# Analysis of Binary Search

The following is the code for a binary search. Similar to linear search, we make an assumption that the size() function has a constant run time. For a binary search to work the data must be sorted. In this case we assume that the data is sorted from smallest (at arr) to biggest (at arr[size-1]).

The second part that is important to remember about a binary search is that you need to be able to access any item given its index in constant time. If that is not possible, the analysis will fail.

template <class TYPE>
int BinarySearch(const vector<TYPE>& arr, const TYPE& key){
int rc=-1;
int low=0;
int high=arr.size()-1;
int mid;
while(low<=high && rc==-1){
mid=(low+high)/2;
if(arr[mid] > key)
high=mid-1;
else if(arr[mid] < key)
low= mid+1;
else
rc=mid;
}/*while*/
return rc;
}


Like a Linear search, the determining factor on runtime for binary search is also the loop:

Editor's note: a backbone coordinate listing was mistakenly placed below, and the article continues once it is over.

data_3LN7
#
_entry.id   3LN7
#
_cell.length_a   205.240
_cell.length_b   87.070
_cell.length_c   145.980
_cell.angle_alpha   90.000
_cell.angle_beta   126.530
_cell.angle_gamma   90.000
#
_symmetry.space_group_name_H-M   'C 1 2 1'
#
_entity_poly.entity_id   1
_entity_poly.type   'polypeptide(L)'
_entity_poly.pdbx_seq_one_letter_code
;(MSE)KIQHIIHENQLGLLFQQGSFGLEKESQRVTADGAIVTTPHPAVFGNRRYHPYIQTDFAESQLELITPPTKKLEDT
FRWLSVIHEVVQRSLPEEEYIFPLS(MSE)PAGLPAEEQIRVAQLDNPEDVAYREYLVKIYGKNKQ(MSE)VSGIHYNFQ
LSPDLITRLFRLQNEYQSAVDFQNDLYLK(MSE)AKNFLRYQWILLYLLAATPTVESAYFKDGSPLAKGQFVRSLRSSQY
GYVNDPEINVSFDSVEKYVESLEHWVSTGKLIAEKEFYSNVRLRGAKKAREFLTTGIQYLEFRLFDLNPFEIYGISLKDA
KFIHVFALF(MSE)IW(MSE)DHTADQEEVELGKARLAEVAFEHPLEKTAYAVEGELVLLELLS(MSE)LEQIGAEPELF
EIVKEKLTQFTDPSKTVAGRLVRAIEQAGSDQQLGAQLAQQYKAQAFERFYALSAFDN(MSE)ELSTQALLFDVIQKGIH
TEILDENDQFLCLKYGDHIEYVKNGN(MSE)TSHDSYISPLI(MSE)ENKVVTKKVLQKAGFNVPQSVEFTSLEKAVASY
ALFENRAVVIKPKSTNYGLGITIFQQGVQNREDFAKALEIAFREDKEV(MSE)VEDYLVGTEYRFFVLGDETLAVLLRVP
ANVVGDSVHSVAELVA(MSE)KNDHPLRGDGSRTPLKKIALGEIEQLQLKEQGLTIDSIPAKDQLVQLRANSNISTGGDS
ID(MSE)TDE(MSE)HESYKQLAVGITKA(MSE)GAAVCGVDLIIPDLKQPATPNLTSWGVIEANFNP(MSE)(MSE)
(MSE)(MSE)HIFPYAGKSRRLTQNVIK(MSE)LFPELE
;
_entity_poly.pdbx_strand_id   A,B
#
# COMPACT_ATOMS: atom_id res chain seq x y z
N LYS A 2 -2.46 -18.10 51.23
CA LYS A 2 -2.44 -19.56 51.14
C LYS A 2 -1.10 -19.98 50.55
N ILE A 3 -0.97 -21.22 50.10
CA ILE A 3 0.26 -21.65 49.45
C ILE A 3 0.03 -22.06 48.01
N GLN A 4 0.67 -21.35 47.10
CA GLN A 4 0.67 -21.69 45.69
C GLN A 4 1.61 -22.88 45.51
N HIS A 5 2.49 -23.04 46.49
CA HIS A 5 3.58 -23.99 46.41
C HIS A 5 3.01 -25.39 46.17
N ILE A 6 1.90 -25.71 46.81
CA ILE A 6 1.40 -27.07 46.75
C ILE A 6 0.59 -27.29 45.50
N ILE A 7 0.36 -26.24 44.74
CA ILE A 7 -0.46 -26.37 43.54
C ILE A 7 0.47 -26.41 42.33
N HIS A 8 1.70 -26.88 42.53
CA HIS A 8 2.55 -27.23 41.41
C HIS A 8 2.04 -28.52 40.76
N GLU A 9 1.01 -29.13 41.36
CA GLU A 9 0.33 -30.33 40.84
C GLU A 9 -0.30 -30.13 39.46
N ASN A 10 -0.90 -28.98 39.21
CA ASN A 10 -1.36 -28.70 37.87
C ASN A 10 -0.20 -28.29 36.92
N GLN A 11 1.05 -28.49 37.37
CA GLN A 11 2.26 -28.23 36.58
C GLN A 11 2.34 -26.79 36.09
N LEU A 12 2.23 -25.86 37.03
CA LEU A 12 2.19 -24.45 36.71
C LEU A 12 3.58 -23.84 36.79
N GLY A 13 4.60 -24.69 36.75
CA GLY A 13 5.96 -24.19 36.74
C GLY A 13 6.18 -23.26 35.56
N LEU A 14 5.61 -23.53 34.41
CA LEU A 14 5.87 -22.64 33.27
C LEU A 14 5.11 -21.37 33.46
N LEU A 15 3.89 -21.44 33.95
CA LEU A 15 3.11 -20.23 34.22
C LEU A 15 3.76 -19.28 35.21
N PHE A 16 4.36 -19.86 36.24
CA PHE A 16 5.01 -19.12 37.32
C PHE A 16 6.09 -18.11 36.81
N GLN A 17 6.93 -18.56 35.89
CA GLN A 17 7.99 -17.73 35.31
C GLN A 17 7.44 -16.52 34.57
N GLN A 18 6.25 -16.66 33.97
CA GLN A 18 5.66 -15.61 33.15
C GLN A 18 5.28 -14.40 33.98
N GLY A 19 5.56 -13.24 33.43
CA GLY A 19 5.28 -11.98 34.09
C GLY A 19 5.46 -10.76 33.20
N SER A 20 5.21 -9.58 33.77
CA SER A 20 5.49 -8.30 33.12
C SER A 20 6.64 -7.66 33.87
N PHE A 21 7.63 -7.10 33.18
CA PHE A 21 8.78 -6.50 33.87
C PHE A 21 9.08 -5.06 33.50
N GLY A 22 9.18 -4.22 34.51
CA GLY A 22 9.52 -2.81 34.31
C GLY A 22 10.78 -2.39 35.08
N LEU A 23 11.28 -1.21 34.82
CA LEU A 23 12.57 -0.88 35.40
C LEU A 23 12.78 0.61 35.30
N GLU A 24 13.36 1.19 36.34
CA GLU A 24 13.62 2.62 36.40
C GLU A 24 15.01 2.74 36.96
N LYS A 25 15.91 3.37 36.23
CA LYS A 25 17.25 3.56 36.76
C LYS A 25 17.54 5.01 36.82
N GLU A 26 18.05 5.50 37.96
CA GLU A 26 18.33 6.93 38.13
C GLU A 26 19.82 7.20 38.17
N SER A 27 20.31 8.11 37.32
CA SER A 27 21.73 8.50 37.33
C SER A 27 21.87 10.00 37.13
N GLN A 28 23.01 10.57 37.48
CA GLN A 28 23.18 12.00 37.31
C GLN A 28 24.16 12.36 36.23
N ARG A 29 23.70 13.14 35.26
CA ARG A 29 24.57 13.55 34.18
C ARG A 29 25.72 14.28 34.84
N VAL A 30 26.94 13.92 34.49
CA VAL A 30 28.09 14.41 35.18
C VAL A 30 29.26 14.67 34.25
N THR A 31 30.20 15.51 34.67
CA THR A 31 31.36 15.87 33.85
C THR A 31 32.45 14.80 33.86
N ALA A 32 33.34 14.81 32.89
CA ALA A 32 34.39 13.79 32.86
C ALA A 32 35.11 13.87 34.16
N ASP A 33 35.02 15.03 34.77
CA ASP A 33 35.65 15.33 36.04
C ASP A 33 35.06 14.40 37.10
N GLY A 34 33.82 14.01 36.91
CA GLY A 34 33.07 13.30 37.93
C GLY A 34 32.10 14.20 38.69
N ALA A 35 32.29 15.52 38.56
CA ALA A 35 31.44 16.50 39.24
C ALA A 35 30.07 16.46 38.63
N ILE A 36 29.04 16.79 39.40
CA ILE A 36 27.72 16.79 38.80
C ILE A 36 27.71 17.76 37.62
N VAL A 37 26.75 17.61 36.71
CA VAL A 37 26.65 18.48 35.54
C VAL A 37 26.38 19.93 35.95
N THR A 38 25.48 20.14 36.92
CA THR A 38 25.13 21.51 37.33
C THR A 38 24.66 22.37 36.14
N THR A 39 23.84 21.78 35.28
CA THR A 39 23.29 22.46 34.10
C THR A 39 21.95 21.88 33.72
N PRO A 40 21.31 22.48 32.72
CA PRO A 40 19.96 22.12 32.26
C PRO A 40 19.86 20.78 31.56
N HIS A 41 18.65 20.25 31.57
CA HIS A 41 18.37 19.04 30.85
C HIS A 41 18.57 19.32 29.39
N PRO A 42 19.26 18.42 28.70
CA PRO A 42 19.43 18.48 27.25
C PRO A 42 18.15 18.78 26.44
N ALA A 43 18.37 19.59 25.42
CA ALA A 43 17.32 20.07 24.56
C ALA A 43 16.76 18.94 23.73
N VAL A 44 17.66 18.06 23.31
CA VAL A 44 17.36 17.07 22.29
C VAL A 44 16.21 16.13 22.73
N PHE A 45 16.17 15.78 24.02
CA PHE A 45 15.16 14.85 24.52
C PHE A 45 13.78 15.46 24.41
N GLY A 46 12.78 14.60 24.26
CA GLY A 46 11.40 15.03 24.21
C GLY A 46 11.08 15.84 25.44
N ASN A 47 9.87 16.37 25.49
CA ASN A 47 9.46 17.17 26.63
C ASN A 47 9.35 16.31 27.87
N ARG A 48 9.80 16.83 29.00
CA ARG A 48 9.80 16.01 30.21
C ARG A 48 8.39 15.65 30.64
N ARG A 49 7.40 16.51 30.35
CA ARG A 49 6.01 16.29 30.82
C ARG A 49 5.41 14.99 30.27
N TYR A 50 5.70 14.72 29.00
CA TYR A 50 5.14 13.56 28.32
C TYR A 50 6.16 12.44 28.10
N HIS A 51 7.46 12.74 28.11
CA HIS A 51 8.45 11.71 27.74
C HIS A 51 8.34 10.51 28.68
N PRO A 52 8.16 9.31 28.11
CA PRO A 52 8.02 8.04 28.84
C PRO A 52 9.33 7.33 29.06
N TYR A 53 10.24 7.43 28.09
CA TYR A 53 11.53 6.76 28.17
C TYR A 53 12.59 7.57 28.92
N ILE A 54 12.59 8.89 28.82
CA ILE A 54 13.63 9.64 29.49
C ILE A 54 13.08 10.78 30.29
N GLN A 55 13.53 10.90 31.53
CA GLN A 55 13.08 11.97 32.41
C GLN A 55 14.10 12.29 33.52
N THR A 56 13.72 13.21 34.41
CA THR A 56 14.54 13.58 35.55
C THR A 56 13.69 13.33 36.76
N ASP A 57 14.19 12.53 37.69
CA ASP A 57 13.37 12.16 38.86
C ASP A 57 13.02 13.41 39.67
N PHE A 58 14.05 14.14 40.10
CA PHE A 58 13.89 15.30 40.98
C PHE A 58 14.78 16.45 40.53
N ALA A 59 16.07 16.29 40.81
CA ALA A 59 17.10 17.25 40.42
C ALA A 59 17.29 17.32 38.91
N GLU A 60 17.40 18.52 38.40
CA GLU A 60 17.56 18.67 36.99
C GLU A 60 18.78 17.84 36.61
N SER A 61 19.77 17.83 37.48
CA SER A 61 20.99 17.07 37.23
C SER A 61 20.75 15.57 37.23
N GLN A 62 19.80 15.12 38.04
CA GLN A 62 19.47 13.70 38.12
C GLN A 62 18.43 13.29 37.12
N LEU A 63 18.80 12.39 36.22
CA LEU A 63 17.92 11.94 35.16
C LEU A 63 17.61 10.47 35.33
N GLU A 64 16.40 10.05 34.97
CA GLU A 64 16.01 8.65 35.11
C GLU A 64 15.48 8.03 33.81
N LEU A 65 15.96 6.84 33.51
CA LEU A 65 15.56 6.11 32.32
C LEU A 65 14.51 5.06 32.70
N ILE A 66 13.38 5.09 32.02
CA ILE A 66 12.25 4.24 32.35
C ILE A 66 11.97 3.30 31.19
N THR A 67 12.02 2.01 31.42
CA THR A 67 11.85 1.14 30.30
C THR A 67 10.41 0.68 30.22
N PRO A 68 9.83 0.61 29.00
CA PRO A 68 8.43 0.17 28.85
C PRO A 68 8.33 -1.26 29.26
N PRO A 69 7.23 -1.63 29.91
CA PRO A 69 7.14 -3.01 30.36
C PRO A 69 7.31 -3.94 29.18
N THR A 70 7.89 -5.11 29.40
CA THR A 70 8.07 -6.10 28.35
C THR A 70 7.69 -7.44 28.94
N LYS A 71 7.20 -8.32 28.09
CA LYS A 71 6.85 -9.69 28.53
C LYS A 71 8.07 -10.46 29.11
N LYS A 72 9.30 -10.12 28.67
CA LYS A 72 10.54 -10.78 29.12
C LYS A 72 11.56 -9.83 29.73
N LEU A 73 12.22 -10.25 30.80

while(low<=high && rc==-1){
mid=(low+high)/2;
if(arr[mid] > key)
high=mid-1;
else if(arr[mid] < key)
low= mid+1;
else
rc=mid;
}/*while*/


The code within this loop is constant, meaning that no matter what size is one iteration of the loop will take the same number of operations (more or less) and thus, the question really becomes how many times will this loop run?

Again, we can either find the key or not find the key.

If the vector does NOT contain the key, how long will it take to run?

At the beginning high - low = n -1. With each iteration we "move" high or low towards each other so that their difference is halved (their new values are near the mid point)

By doing this, it would take the loop at most log n iterations before low>high

Thus for an unsuccessful search, the function's runtime $O(log n)$

For a successful search we might still need to search when high==low and to get to that point would also require iterations. Thus, the worst case runtime for this function when the key is found is also O(log n)

Therefore, the worst case runtime for this function is $O(log n)$